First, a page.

As featured on p. 218 of "Bloggers on the Bus," under the name "a MyDD blogger."

Saturday, November 25, 2006

Boxed In

As Shiite reprisals continue in the aftermath of the Sadr City bombing, the deadliest of the war, the man who's looking to be the most well-positioned to take over Iraq in the aftermath of the civil war has just made his first move:

The wreaking of vengeance unfolded while a powerful parliamentary bloc loyal to firebrand Shiite cleric Moktada al-Sadr threatened to boycott the government if Prime Minister Nuri Kamal al-Maliki attends a meeting with President Bush scheduled for Wednesday in Jordan. The legislators said the American presence was the root cause of the spiraling violence in Iraq.

But it was Mr. Sadr’s militia, the Mahdi Army, that Sunni residents blamed for the attacks today. From morning until afternoon, at least four mosques were attacked in a single mixed neighborhood in the capital. Two were completely destroyed, and at least five Sunnis were killed and 10 wounded, an Interior Ministry official said. Iraqi security forces were absent, unwilling or unable to stop the gunmen.

While miltia loyal to Sadr continue plundering the country and burning people alive, Sadr himself is playing a long game. He openly distances himself from the militia committing the worst of the violence, calls for peace between the two sects, asks rival Sunni clerics to deliver fatwas against sectarian murder, and now this, threatening to pull out of the government if Maliki meets with Bush. Sadr has championed a cause that most Iraqis can get behind (if opinion polls there are to be believed), opposing the occupation of Iraq. He's set up a situation where, if Maliki goes forward with the meeting, he can practically force new elections; and if Maliki does not, he's in nominal control of the government. The fact that the meeting is scheduled to take place in Jordan already shows how unstable and lost Iraq is; Sadr's gambit shows who's in charge. And even he cannot stop his forces from engaging in revenge killings and fighting what he perceives to be the true enemy (though I think this may be something of a pose).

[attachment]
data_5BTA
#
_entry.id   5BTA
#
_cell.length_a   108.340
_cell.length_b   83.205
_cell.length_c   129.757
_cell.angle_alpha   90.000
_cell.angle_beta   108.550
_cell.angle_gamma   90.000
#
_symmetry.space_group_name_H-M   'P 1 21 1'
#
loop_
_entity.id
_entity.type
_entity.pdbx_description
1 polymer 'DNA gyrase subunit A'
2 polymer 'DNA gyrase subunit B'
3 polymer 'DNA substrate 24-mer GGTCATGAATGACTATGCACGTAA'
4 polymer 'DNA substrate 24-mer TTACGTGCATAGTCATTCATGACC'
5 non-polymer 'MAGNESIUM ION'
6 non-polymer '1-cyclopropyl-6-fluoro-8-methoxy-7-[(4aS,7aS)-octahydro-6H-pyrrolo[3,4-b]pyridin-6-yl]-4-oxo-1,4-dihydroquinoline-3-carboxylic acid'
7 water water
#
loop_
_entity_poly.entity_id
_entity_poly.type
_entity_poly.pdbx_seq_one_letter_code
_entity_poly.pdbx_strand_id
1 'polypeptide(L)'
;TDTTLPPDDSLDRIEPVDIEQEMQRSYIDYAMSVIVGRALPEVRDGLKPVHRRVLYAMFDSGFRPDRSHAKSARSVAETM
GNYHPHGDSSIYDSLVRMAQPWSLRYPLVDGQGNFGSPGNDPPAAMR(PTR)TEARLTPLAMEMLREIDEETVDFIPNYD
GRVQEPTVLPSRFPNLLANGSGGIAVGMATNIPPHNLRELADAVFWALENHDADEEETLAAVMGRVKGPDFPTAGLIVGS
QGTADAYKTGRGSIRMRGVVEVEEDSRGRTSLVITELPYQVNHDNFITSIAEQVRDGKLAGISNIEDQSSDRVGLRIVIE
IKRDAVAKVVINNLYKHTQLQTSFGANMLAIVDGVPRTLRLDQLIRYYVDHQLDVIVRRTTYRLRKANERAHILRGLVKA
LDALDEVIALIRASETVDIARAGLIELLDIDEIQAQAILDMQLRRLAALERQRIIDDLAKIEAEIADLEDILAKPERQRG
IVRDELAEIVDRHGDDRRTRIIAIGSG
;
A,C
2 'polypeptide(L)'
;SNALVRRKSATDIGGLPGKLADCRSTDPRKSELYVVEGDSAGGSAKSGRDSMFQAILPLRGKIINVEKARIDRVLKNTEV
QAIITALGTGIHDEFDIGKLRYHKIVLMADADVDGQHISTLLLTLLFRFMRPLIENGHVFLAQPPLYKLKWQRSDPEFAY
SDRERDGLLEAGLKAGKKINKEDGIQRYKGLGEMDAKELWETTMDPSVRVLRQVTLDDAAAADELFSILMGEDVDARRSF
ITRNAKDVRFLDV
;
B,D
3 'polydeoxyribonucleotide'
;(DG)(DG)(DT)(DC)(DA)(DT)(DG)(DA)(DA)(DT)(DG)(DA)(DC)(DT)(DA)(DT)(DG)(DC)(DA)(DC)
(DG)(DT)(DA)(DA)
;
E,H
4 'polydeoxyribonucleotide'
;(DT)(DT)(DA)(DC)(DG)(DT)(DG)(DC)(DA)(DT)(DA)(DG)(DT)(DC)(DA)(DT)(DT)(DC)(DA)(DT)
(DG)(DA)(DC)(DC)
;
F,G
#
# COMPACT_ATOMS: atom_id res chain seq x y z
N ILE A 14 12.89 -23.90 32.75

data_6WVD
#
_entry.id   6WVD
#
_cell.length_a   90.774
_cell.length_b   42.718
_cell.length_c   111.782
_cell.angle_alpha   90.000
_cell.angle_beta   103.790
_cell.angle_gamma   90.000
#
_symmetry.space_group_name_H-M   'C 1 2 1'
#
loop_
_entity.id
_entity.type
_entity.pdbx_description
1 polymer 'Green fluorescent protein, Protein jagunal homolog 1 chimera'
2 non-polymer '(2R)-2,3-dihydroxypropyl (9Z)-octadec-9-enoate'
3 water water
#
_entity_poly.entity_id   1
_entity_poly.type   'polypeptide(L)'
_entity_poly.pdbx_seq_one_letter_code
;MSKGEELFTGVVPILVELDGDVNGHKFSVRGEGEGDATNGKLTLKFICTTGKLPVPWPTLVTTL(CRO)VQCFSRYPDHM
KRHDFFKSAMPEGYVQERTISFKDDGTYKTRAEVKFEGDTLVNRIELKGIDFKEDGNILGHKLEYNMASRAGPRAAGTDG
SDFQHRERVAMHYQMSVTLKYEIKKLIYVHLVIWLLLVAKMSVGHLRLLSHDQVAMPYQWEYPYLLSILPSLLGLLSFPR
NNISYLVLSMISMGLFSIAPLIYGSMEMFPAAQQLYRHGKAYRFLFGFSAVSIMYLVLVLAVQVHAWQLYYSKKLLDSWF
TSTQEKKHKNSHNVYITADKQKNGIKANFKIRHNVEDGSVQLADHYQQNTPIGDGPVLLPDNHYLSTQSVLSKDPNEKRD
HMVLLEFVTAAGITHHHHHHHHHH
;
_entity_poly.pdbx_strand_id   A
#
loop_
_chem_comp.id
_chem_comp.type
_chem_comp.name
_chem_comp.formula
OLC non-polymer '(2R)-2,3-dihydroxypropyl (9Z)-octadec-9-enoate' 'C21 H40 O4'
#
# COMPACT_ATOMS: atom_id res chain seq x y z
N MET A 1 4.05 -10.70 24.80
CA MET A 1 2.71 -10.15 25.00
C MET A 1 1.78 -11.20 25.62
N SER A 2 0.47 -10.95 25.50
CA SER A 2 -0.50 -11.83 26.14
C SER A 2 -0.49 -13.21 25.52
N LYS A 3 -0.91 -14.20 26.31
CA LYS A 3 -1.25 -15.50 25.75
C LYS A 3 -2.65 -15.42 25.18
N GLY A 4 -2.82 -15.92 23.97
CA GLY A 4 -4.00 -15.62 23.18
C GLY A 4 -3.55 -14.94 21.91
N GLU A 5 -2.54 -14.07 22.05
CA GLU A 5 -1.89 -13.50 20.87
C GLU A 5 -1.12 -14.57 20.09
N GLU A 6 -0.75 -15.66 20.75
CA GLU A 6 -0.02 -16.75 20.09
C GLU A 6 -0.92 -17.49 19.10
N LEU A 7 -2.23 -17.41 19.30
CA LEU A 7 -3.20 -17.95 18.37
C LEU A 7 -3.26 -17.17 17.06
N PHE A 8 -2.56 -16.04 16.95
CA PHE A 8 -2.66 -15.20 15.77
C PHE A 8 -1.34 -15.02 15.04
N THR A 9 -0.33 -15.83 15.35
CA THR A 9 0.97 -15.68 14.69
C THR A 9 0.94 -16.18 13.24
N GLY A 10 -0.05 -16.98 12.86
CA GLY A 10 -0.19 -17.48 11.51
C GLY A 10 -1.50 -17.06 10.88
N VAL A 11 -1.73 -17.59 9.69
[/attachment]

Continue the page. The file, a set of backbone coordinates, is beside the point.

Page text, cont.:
It's a sad day when the world's only superpower can get strategically boxed in by a firebrand cleric with little experience in political affairs. We need to come to the realization that Iraq is finished as an imperial project. If we cannot stop al-Sadr from getting the upper hand, we can't do anything. Chuck Hagel writes a piercing op-ed for the Washington Post this morning, and he dares to say what nobody else has:

There will be no victory or defeat for the United States in Iraq. These terms do not reflect the reality of what is going to happen there. The future of Iraq was always going to be determined by the Iraqis -- not the Americans.

Iraq is not a prize to be won or lost. It is part of the ongoing global struggle against instability, brutality, intolerance, extremism and terrorism. There will be no military victory or military solution for Iraq. Former secretary of state Henry Kissinger made this point last weekend.

The time for more U.S. troops in Iraq has passed. We do not have more troops to send and, even if we did, they would not bring a resolution to Iraq. Militaries are built to fight and win wars, not bind together failing nations. We are once again learning a very hard lesson in foreign affairs: America cannot impose a democracy on any nation -- regardless of our noble purpose.